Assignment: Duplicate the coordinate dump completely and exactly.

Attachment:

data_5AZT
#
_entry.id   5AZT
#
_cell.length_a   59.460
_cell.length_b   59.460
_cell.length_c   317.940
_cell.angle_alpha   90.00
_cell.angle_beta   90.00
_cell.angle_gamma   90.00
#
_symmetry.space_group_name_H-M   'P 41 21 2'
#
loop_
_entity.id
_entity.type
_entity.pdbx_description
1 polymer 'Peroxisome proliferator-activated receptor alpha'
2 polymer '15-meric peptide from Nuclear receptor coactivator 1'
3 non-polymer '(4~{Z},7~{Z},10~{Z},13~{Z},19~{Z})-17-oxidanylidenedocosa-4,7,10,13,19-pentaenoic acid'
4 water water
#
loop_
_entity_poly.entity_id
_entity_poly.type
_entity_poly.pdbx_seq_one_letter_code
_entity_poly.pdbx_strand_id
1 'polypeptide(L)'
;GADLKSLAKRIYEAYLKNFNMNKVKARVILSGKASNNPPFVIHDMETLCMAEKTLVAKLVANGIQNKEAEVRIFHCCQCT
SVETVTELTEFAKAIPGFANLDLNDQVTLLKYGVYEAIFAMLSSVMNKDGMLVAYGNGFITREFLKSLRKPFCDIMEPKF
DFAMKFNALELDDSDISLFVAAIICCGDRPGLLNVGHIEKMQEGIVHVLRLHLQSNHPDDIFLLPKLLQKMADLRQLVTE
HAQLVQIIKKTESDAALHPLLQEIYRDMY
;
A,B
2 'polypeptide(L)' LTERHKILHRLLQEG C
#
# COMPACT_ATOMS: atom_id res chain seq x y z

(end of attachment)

data_5AZT
#
_entry.id   5AZT
#
_cell.length_a   59.460
_cell.length_b   59.460
_cell.length_c   317.940
_cell.angle_alpha   90.00
_cell.angle_beta   90.00
_cell.angle_gamma   90.00
#
_symmetry.space_group_name_H-M   'P 41 21 2'
#
loop_
_entity.id
_entity.type
_entity.pdbx_description
1 polymer 'Peroxisome proliferator-activated receptor alpha'
2 polymer '15-meric peptide from Nuclear receptor coactivator 1'
3 non-polymer '(4~{Z},7~{Z},10~{Z},13~{Z},19~{Z})-17-oxidanylidenedocosa-4,7,10,13,19-pentaenoic acid'
4 water water
#
loop_
_entity_poly.entity_id
_entity_poly.type
_entity_poly.pdbx_seq_one_letter_code
_entity_poly.pdbx_strand_id
1 'polypeptide(L)'
;GADLKSLAKRIYEAYLKNFNMNKVKARVILSGKASNNPPFVIHDMETLCMAEKTLVAKLVANGIQNKEAEVRIFHCCQCT
SVETVTELTEFAKAIPGFANLDLNDQVTLLKYGVYEAIFAMLSSVMNKDGMLVAYGNGFITREFLKSLRKPFCDIMEPKF
DFAMKFNALELDDSDISLFVAAIICCGDRPGLLNVGHIEKMQEGIVHVLRLHLQSNHPDDIFLLPKLLQKMADLRQLVTE
HAQLVQIIKKTESDAALHPLLQEIYRDMY
;
A,B
2 'polypeptide(L)' LTERHKILHRLLQEG C
#
# COMPACT_ATOMS: atom_id res chain seq x y z